Hey esgeee, Nice thread you have going here, lot's of good information. I'm new to 3d and your Deadpool Retopo
step by step was really helpful. I've been wondering on how to turn sculptris concepts into poseable models.
Does Blender have a steep learning curve? Thanks!
to MattC: Thank you, i'm glad if can help someone. Blender definetly has a steep learning curve when you are a self-taught artist. But it worth the time you spend with learning especially when you're on a low budget (like me). Thanks to the really active community there are tons of useful tutorials around (e.g. BNation, Bguru, BNerd). And of course there are many inspiring artists here at this forum who use this tool (you should check out some older posts of the threads of michalis and SeanJM, you will find the tricks you are looking for). Here's another fine tutorial: http://www.youtube.com/watch?v=icqPZ...eature=related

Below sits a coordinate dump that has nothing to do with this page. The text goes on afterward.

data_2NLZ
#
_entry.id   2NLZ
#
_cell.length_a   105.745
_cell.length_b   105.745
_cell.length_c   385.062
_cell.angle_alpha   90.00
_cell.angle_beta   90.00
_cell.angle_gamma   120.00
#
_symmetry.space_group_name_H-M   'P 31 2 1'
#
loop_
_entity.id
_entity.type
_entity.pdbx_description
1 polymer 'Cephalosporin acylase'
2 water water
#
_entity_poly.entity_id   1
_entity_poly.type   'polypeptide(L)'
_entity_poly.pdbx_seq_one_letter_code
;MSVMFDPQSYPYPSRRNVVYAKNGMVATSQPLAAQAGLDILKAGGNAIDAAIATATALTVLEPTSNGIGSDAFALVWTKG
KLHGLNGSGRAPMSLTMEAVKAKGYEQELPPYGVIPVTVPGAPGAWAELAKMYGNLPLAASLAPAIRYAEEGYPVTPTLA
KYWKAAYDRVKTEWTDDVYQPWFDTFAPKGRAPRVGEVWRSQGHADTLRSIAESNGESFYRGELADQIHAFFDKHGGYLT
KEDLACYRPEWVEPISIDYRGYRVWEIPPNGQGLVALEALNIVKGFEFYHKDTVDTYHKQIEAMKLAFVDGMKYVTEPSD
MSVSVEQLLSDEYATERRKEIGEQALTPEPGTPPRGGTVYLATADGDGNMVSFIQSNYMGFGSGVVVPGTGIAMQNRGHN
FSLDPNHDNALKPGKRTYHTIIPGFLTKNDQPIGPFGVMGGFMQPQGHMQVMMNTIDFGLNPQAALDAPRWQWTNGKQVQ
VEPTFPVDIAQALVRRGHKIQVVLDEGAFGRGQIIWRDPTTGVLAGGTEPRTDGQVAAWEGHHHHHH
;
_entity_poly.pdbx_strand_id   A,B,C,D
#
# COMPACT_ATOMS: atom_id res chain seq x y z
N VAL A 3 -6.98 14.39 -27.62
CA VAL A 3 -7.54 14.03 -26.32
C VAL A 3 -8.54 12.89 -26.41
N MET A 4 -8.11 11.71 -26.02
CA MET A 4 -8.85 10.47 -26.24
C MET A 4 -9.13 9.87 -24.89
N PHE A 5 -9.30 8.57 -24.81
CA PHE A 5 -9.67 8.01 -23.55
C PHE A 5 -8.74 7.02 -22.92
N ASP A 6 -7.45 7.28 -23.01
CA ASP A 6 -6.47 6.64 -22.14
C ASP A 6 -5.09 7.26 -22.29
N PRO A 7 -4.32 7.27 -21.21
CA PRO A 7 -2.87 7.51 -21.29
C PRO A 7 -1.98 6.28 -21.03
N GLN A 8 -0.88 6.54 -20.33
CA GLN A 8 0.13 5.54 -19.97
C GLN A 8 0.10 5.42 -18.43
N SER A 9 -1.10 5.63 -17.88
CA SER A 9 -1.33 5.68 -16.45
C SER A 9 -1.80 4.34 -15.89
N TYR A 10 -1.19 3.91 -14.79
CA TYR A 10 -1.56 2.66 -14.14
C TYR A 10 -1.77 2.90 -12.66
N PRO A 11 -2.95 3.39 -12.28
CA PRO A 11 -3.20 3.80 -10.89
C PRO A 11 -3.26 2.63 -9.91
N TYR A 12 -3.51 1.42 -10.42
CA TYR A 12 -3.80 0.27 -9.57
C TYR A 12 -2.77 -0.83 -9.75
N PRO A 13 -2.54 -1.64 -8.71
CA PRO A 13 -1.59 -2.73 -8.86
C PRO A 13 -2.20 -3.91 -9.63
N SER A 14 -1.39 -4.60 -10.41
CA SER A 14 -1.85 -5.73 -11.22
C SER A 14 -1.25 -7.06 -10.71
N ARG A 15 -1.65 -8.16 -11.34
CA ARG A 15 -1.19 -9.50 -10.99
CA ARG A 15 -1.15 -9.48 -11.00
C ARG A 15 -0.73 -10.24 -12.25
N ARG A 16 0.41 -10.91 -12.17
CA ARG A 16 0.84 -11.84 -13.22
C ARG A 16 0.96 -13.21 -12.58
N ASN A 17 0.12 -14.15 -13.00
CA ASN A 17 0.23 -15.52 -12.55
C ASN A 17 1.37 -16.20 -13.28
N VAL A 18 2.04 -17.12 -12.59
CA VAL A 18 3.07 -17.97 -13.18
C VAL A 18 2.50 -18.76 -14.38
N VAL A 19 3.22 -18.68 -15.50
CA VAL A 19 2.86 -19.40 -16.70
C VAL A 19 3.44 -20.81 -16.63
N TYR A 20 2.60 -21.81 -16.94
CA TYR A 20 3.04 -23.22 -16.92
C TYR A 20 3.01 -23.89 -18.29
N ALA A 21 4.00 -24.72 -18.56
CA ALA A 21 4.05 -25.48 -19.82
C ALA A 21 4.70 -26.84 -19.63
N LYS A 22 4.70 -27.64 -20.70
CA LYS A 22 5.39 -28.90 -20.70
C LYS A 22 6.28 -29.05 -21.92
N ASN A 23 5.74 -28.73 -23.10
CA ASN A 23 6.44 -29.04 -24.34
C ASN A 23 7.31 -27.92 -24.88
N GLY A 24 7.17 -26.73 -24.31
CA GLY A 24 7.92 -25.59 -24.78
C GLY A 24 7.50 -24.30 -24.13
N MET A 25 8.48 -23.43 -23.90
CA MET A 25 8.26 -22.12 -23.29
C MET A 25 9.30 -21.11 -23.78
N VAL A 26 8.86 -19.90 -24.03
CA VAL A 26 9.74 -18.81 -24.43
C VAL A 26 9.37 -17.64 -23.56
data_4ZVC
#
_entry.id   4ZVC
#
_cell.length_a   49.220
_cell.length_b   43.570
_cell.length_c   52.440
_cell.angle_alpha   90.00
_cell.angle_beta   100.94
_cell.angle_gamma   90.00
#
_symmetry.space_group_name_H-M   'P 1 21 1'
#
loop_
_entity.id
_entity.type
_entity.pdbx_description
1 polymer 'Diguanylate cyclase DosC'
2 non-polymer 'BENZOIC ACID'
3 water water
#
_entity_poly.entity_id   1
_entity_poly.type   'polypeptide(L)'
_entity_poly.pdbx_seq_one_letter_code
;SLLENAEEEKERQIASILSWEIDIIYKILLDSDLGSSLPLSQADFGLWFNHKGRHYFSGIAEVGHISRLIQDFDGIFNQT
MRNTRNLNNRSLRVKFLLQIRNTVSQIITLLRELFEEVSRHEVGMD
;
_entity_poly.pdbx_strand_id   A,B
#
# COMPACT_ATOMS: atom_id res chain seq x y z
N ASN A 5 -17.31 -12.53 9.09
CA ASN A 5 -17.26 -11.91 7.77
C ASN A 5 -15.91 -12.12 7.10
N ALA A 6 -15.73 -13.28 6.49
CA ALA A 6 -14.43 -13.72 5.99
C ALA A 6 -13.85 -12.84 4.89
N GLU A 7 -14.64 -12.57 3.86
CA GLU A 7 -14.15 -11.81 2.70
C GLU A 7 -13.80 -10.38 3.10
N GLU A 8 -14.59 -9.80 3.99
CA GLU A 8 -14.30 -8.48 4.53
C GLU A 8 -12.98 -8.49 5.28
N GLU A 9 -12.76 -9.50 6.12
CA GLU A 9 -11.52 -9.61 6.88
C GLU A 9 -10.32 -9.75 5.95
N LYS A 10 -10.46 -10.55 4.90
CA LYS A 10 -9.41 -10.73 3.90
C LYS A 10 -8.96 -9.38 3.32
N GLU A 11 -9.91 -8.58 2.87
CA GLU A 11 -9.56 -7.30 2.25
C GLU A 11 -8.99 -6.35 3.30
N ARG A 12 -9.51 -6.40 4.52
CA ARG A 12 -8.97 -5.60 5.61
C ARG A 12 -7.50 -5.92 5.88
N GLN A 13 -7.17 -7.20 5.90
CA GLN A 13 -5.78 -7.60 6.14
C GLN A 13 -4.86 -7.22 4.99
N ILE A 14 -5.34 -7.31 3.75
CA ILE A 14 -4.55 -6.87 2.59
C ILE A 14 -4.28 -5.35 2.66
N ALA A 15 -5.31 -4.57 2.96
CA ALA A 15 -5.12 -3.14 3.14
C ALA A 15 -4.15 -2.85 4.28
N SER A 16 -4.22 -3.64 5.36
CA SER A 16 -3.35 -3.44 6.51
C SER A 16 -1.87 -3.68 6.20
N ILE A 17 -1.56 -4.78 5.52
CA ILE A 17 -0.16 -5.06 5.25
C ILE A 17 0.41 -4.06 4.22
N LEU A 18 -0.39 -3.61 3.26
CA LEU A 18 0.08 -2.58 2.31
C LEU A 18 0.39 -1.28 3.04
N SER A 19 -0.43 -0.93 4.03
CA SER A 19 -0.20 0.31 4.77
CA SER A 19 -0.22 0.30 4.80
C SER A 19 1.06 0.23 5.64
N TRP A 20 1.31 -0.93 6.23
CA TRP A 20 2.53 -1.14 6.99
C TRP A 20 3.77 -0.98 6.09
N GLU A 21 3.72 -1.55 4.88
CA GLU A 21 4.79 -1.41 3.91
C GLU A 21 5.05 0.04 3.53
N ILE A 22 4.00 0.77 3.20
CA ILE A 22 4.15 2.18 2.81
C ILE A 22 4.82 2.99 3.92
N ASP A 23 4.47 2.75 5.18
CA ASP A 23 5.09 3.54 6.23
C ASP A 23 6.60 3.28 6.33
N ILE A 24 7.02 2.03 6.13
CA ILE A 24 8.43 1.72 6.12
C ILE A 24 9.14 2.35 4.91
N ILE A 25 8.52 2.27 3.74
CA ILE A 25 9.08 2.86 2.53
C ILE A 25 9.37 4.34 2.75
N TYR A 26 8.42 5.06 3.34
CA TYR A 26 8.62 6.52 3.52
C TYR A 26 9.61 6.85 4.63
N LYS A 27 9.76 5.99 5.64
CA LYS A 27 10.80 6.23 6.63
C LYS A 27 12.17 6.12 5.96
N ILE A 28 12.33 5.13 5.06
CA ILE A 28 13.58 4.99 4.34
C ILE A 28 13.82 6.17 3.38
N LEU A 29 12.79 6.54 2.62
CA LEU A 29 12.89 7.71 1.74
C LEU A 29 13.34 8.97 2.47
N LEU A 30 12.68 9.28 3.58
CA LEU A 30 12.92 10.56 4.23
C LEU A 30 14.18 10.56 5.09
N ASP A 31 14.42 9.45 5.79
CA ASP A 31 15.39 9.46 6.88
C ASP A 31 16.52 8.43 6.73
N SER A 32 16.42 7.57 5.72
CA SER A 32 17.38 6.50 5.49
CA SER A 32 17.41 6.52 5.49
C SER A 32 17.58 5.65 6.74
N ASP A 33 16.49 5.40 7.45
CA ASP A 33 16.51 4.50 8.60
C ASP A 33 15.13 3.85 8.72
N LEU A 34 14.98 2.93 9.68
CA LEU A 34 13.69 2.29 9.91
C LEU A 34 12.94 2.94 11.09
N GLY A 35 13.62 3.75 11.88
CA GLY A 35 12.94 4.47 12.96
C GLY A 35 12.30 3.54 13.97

Further attempts on comp. This time I tried to "standardize" my method some way. This is a mix of what i saw and what i've tried to figure out. Phrases are not always 100% correct, anyway i hope you like it. Any comments/suggestions are welcome.
I tried blenders remesh modifier, and i just got my jaw dropped. THIS is what a sculptris-blender workflow really needed. Of course the manual retopo is much better, but this method is WAY FASTER.
1. Import your .obj and duplicate it (highpoly-lowpoly)
2. Apply the remesh modifier (wait for the next release of blender or grab a build from graphicall) (mode: smooth, octree: default remove: uncheck)
3. Add a multires/subdiv modifier to the lowres mesh
4. Project the details from the highres to the lowres (shrinkwrap)
5. Adjust the density with multires/subdiv until you get satisfying results
I agree with that. Does not work with complex sculpts whatever settings i use. However i think it is a big step forward and hope that it will be developed further. The skin mod also looks promising. If only sculptris would be evolving as fast as ZB or Blender or 3DC...